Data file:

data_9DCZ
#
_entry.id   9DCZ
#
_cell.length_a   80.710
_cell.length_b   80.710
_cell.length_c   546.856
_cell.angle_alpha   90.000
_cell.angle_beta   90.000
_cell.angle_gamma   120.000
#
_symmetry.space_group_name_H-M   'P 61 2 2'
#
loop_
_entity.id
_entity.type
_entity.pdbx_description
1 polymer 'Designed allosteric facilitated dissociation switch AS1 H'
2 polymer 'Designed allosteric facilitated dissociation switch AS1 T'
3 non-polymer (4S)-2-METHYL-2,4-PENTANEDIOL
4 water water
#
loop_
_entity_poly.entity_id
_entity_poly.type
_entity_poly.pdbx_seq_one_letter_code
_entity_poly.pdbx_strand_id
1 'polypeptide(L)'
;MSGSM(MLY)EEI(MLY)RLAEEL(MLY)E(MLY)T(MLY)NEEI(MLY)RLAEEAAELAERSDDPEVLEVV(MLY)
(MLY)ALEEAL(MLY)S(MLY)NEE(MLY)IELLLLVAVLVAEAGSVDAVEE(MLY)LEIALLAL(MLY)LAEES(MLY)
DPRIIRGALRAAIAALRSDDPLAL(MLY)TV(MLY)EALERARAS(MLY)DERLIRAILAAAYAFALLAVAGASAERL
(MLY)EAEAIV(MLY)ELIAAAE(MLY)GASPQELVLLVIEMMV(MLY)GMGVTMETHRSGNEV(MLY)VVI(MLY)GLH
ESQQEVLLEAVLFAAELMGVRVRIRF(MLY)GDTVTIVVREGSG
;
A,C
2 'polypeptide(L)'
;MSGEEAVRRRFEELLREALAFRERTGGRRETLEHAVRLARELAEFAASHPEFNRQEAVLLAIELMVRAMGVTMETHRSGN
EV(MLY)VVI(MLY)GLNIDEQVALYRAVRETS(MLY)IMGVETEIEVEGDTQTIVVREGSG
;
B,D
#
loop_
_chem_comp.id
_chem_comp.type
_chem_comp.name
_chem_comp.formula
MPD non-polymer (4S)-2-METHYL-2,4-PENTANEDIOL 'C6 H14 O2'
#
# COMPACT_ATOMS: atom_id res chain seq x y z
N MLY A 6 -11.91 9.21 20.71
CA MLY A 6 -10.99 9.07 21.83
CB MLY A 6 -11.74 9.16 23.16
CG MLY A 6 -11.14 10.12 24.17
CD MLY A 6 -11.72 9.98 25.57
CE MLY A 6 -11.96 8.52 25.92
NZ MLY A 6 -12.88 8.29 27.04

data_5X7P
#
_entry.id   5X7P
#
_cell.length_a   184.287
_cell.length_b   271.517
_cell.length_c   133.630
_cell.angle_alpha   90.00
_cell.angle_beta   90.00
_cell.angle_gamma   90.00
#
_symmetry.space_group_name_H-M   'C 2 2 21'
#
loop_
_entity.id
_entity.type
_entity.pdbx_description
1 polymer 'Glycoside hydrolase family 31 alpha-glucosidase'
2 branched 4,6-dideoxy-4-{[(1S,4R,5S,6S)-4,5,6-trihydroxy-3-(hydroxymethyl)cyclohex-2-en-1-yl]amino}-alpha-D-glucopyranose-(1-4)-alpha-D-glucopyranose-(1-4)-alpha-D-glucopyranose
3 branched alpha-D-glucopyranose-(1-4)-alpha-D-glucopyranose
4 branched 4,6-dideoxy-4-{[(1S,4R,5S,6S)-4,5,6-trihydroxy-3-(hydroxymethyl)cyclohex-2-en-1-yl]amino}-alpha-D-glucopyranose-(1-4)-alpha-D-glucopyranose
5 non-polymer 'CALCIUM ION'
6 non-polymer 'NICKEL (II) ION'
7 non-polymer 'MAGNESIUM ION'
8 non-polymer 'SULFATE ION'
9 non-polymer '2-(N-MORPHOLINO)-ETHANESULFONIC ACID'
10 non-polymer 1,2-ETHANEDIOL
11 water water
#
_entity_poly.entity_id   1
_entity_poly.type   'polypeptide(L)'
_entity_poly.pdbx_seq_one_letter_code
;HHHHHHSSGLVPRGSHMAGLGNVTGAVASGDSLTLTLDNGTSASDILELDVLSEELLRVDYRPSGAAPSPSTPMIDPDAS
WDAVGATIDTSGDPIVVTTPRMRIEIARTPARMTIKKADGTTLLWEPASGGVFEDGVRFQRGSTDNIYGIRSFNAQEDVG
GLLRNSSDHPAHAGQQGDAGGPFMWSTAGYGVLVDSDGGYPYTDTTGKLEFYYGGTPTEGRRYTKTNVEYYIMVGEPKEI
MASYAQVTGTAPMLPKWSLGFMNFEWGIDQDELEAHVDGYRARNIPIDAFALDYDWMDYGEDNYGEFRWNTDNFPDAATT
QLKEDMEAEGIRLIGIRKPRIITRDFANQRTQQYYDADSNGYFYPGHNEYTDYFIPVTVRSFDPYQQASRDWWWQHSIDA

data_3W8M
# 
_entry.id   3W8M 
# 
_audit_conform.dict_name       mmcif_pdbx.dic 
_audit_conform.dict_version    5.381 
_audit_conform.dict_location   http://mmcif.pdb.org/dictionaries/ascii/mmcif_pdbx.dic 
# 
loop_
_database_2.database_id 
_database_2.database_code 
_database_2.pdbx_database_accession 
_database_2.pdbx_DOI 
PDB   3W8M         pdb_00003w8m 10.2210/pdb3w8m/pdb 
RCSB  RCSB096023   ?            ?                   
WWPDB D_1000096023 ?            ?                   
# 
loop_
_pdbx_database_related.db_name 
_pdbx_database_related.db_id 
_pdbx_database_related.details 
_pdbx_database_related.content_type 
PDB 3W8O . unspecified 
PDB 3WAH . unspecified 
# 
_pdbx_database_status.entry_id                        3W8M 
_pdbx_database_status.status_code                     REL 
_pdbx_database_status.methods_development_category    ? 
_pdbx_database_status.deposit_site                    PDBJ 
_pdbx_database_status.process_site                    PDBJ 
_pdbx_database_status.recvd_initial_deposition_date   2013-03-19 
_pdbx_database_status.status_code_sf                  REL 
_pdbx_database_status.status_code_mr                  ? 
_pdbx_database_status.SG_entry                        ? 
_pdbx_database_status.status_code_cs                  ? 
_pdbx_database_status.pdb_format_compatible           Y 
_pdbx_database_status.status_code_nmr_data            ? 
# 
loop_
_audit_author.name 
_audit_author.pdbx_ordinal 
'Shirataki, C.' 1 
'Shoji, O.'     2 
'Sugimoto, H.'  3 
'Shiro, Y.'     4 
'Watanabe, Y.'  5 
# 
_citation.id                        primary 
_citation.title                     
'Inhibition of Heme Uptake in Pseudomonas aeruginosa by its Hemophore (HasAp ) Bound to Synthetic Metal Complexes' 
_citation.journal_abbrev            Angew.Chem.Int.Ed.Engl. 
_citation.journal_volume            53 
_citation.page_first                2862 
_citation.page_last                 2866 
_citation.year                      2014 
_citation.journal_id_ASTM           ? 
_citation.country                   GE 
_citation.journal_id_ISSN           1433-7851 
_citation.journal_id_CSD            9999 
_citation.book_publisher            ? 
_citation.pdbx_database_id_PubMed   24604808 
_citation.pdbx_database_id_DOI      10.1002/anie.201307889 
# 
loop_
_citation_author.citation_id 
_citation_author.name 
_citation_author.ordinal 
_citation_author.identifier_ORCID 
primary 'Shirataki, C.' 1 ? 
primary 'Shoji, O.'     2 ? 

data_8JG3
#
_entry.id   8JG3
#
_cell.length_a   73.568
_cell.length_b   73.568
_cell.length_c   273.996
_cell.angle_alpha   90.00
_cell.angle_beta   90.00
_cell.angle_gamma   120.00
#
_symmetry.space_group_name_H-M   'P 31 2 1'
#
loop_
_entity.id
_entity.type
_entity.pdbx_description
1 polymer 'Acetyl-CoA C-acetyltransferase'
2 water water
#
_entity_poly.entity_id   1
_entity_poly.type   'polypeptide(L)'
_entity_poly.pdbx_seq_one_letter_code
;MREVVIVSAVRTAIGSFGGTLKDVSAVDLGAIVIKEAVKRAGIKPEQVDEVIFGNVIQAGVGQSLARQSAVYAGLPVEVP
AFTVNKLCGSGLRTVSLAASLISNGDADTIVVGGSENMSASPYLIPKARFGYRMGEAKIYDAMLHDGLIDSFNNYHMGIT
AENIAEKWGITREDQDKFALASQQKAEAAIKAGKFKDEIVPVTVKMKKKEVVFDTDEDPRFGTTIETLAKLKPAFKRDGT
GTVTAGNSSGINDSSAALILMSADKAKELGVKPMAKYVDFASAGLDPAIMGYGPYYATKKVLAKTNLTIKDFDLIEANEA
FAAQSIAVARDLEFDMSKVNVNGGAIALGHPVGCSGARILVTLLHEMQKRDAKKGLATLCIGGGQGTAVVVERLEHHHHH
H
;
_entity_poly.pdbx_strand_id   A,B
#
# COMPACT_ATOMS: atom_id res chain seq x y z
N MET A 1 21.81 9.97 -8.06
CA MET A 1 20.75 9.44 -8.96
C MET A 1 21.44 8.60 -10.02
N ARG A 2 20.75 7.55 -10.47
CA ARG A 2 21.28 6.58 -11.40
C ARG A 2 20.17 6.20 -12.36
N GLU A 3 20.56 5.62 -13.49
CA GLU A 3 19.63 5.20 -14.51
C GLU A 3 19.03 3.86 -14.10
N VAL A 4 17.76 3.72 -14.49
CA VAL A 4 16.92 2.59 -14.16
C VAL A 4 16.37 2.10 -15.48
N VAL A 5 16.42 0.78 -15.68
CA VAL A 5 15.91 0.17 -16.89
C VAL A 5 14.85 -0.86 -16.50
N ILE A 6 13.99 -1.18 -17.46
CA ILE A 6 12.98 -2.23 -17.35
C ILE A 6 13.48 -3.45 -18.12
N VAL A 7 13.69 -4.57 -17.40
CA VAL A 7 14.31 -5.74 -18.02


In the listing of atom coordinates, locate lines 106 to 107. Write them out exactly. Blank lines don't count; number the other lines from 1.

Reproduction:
_database_2.pdbx_DOI 
PDB   3W8M         pdb_00003w8m 10.2210/pdb3w8m/pdb 